Europe’s magnificent feat


In a world that has gone insane, especially in the past few months, Europe stands out as a voice of moderation and realism. With the first day of the new year, over 300 million Europeans in 12 countries have gracefully embraced a single currency, the euro, demonstrating a kind of vibrancy and political and economic cohesion that are unrivalled by any region of the world today.

The transition to a single currency is the astounding fulfillment of a bold objective adopted by the leaders of European nations in the aftermath of World War II to create a united continent that seeks to enhance peace and mutual coexistence through political and economic integration.

The road to European unity has been fraught with challenges and setbacks. But the people of Europe, through their elected representatives and leaders, have painstakingly overcome these challenges. Today united Europe is a bloc of nations that share the same political, social and economic ideals and as an outcome provide for the prosperity of their citizens. It is a triumph to democratic ideals, human values and reason.

As the people of Europe celebrate this exciting and historic feat, the Arabs, in contrast, languish in a state of limbo, having failed to make the transition to democracy, political and economic fusion, in spite of their declared goals that date back to the middle of the 1940s when the Arab League was established. The reasons are complex and numerous. But the reality is grim. The Arabs, about 280 million of them, have more in common in terms of a common language, history, geography and culture, than the nations of Europe. The uniting factors are stronger than those enjoyed by any regional grouping around the world. And yet unity as a concept that is still cherished by millions of Arabs remains a distant and elusive if not an impossible reality. Even the Gulf Cooperation Council (GCC), which is considered the only successful form of an intra-regional Arab body, admits its many shortcomings and limitations.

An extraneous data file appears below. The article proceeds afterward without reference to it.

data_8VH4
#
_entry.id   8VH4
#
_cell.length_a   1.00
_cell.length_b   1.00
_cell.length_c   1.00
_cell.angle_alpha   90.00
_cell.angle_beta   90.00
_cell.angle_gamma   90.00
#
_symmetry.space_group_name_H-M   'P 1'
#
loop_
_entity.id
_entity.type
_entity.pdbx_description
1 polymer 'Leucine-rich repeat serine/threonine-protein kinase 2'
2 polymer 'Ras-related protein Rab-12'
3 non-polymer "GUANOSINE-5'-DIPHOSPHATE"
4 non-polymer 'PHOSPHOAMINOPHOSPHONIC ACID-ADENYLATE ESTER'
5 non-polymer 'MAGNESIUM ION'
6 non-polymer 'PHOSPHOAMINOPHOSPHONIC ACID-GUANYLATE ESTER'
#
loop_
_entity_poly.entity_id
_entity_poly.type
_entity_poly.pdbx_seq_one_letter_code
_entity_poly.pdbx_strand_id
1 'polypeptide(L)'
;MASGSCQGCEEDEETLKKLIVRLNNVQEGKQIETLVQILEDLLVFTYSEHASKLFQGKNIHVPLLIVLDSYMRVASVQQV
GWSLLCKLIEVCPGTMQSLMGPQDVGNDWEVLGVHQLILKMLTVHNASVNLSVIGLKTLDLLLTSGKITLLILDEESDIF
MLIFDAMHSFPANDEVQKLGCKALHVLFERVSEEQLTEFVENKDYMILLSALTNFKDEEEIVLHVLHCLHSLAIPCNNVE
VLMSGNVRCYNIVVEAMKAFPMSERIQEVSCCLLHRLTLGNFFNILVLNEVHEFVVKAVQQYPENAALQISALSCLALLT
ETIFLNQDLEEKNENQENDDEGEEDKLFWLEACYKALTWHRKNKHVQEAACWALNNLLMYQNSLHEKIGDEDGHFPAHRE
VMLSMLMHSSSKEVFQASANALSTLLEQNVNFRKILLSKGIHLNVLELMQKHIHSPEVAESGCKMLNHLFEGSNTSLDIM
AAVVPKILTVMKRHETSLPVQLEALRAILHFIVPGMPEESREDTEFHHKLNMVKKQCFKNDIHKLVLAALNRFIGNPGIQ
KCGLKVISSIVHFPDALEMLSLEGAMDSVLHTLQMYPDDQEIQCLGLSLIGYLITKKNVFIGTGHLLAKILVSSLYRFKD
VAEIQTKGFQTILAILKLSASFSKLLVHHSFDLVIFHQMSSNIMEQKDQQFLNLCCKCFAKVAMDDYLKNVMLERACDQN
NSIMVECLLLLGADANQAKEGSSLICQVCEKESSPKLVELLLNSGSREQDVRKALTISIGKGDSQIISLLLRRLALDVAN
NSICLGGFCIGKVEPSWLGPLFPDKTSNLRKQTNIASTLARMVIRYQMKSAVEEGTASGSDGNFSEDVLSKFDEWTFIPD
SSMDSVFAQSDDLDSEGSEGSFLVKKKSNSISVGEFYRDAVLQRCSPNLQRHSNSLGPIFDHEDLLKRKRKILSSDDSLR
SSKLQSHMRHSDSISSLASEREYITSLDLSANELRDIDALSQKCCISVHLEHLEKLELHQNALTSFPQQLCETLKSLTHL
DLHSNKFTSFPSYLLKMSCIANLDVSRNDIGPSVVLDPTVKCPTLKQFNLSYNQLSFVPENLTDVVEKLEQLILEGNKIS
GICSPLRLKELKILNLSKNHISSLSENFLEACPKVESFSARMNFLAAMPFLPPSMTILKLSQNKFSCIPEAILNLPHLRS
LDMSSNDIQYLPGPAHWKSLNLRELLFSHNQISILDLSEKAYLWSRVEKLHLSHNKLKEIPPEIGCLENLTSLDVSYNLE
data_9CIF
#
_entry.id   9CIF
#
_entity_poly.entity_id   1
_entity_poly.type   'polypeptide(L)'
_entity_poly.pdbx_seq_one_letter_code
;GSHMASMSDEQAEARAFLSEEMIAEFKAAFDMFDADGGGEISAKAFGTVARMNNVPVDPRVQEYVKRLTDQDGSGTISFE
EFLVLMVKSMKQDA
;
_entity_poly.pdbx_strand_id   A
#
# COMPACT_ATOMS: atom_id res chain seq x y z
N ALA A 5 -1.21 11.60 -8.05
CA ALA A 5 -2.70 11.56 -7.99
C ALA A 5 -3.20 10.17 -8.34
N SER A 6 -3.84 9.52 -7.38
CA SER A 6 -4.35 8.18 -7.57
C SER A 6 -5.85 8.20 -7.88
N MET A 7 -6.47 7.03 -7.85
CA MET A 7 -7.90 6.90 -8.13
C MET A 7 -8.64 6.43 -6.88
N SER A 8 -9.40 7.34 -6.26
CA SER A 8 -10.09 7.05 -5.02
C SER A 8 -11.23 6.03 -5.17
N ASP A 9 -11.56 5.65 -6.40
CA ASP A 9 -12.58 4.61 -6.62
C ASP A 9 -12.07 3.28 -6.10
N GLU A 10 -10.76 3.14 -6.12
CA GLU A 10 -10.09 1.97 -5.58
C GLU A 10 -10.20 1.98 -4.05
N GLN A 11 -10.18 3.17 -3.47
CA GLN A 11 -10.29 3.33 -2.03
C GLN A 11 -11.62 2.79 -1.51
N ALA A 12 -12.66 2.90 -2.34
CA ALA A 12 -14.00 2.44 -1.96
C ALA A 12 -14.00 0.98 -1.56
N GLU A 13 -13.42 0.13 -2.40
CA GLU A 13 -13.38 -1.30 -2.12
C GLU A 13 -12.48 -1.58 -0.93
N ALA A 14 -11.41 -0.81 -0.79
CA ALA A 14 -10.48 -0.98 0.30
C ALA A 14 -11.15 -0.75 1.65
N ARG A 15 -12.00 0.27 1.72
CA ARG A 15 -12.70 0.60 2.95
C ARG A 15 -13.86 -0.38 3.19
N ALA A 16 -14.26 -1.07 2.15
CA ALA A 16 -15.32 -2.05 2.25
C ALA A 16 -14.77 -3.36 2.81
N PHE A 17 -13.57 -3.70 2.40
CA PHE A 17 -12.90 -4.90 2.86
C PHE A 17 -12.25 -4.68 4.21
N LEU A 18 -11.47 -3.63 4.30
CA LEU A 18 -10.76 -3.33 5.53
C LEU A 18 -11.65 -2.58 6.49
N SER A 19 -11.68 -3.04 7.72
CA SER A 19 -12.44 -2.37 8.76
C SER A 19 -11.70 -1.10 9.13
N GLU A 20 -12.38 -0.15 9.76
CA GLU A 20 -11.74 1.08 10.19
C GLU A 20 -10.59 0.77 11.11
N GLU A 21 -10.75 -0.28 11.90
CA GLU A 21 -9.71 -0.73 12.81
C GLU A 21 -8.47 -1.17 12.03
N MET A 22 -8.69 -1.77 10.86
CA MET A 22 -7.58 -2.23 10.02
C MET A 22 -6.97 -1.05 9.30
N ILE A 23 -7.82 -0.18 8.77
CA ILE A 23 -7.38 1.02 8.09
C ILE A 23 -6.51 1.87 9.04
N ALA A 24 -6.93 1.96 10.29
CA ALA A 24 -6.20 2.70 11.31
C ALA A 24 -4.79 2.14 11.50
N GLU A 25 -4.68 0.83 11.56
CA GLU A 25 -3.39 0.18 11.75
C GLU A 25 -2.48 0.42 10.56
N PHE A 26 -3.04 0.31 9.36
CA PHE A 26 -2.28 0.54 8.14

The successful European experience should inspire many regions. Already we see evidence of buoyant economic integration among the nations of South Asia, South America and others. But Europe stands out because of its sheer economic weight and political influence. For the Arabs, it is a region with which we share history, culture and sacred values. Europe’s independent political stands on the Palestinian problem and the Arab-Israeli conflict and its economic initiatives to develop the Mediterranean basin and extend aid and assistance to the countries of our region have left a positive view of Europe compared to that of the United States, for example.

As Europe gets stronger we would hope that its voice on the complicated issues of Palestine, international terrorism and dialogue between cultures and civilizations would become louder and more influential. But there are worrying signs, which we hope would not jeopardize Europe’s integrity and belief in its own values and principles.

American hegemony over world affairs, amplified since the sad events of September 11, have muffled many voices of moderation and reason, especially in Europe. In recent weeks European leaders have opted to tag along the US official policy line especially with regard to the events in Palestinian occupied territories and Israel’s ignominious acts against its defenseless people. Some of these policies and statements are perplexing and contradict long-standing European position on Israel’s responsibilities towards the Palestinian people and their right to resist occupation to attain independence.

It is our hope that Europe will continue to be a source of inspiration to the rest of the world. This could only come if the Europeans stand together in rejecting injustice and championing the rights of oppressed people to self-determination. Europe’s responsibilities extend far beyond its political borders and it is today in a position to temper the extreme and often egregious policies of its allies and partners.

Mr. Osama El-Sherif is the Editor-in-Chief of